According to The Telegraph's Chris Bascombe, he said: "I took Mo Salah off because he had a hamstring a little bit. Then everyone said, 'How can you take him off?' I do not go out and say 'Yeah, but he is close to being injured.' He is not at the moment, thank God."
Salah opened the scoring before being substituted in the 67th minute, 10 minutes before Wayne Rooney fired in a penalty to hand the Toffees a point.
Klopp also began the match with Roberto Firmino and Philippe Coutinho on the bench, and his decisions drew criticism from some pundits, including sports journalists Gary Al-Smith and Ian Abrahams:
The German confirmed the Brazilian pair were fit to start the match, but he added:
"We have a little information after a game, and sometimes that leads to a decision that sometimes you should not go with the risk of this player or that player. Sometimes you have to ignore [it] because the player has to go through. That is how it is. We have to make these decisions."
Klopp noted the need for rotation with the festive period bringing games thick and fast. The Reds still have five matches remaining in December, having already played three times this month, before playing again on January 1.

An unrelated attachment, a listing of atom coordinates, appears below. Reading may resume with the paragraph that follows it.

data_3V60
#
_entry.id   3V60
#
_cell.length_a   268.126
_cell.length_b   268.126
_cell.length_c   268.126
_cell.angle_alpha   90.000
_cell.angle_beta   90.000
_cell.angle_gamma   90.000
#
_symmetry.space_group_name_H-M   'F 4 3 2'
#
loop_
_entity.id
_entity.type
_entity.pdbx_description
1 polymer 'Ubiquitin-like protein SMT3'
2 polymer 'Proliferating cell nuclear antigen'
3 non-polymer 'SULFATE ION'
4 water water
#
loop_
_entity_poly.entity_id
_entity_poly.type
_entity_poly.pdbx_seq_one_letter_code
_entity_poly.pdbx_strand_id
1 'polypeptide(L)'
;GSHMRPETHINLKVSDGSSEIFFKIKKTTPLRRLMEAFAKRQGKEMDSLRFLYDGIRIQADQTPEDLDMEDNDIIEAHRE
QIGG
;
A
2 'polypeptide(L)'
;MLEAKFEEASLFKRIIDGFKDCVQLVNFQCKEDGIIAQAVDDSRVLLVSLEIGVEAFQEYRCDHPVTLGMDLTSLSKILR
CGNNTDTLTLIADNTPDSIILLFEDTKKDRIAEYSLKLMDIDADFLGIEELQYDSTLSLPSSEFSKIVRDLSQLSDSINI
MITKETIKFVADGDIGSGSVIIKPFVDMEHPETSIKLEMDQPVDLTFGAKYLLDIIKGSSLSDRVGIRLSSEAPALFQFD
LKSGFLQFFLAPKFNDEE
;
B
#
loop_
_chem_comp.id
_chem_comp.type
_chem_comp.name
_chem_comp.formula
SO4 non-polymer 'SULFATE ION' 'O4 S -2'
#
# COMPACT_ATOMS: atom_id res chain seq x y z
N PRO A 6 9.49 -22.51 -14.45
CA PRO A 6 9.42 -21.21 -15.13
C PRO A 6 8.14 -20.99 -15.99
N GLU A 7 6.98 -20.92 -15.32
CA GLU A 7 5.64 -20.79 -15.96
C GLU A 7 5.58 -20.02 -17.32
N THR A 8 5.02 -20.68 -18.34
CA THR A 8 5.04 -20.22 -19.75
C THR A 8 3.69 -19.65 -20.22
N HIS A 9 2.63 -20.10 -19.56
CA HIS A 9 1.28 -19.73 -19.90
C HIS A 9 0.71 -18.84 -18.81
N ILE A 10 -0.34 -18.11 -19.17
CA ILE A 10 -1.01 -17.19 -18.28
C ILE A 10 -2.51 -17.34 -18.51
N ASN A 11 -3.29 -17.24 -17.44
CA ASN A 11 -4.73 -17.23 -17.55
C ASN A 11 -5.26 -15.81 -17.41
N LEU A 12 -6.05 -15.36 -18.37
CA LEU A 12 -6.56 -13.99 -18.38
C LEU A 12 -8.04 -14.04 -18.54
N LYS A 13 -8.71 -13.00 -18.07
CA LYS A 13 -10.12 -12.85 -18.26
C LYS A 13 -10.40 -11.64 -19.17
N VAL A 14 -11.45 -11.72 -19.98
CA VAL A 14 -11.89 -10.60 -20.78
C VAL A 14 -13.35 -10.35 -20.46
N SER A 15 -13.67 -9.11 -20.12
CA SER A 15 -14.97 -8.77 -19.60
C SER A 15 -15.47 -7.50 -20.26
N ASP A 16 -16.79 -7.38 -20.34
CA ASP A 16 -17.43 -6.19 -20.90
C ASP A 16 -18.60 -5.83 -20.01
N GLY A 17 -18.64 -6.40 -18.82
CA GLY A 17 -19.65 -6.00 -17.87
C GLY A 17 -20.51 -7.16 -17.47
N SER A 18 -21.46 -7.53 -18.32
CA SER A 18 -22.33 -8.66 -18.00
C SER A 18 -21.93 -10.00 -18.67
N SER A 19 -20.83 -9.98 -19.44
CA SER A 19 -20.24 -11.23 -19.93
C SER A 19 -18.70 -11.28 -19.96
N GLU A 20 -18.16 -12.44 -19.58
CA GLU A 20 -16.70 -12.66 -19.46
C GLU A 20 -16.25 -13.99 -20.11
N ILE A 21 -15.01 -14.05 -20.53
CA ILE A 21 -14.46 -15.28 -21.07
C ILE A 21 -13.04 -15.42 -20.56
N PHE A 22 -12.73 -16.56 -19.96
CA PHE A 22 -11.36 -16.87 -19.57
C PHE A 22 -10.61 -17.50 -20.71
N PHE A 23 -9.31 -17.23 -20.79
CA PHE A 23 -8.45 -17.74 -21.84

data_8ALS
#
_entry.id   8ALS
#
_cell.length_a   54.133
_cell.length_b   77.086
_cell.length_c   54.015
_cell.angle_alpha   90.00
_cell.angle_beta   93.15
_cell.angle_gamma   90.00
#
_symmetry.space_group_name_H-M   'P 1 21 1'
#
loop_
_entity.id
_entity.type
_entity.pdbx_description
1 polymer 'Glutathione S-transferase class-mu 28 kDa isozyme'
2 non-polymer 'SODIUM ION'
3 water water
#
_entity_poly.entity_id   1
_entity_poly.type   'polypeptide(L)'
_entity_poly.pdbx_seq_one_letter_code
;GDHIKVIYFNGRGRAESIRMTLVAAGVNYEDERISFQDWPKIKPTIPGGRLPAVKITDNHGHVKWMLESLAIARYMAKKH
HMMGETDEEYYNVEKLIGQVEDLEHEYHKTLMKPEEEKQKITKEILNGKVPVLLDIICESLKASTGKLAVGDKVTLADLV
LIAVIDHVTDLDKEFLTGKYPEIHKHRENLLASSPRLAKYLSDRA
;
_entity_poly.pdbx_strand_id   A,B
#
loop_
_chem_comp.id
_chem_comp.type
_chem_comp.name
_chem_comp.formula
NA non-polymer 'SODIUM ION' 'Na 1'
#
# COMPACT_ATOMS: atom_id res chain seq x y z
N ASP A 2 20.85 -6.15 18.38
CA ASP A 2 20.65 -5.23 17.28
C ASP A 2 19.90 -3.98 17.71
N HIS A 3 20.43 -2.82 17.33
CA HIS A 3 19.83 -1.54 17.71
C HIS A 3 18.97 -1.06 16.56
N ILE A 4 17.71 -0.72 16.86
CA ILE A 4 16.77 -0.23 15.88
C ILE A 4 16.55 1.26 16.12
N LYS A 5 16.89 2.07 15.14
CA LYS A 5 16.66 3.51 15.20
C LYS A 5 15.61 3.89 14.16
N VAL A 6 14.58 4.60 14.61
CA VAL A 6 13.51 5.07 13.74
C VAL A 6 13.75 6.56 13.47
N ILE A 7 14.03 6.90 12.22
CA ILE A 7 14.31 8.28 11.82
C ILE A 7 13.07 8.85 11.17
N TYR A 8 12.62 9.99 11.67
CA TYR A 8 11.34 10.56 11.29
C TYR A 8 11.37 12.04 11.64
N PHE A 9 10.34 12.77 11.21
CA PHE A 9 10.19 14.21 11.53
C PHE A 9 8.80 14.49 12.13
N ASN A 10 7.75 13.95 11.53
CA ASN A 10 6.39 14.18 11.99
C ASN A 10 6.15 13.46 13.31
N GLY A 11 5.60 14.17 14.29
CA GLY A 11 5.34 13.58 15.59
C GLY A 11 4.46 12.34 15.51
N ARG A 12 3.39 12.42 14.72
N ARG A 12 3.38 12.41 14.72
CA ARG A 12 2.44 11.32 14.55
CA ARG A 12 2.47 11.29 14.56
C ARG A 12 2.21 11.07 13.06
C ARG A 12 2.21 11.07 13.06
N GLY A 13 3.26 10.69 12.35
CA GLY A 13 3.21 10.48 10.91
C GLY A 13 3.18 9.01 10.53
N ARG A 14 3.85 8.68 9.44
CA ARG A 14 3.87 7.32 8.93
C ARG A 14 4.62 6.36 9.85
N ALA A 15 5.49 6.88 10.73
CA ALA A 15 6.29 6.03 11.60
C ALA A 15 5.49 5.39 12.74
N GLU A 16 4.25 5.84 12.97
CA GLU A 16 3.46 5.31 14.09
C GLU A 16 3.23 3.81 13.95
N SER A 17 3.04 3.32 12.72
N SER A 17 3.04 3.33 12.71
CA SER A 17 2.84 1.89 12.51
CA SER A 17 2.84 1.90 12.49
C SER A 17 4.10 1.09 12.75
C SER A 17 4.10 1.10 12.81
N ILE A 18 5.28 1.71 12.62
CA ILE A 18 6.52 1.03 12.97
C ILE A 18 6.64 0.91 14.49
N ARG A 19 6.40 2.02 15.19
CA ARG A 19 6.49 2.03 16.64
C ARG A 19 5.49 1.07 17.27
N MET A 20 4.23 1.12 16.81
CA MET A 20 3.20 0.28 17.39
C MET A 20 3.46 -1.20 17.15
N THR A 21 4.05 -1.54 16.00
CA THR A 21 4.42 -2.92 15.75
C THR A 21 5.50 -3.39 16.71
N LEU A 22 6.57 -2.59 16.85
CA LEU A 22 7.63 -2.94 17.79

The manager explained why he elected not to reveal the thinking behind his decisions on Sunday despite the criticism he received:
"It would sound like an excuse. I do not want to deliver that. I do not need an excuse. I make the decision. You should know that after two years. I want to win the game 100 per cent, but on the other side I work with human beings and see them every day. I know if they have a sore throat, a knee problem or whatever."
Football writer Joel Rabinowitz felt the criticism was somewhat unfair:
Indeed, we're not always privy to the factors at play behind the scenes.
It's understandable he particularly wants to keep Salah fit given what he has achieved in such a short space of time at Anfield, per football writer Dave O'Connell:
The Reds can ill afford to lose him, particularly at a time in the campaign when even a minor injury could rule a player out for several matches because of how close together they are.
Klopp believes the evolving demands of the game will see rotation become more frequent at the top level: "It is quicker, more intense, with more sprints, more high runs, less breaks and so many things. It is going in one direction, and you have to react."
Liverpool will have been disappointed not to beat Everton, not only because it was against their local rivals but also because it was a highly winnable game.
However, while Klopp's team selection may have been partly responsible, his rotation could reap long-term benefits if it helps his best players stay fresh.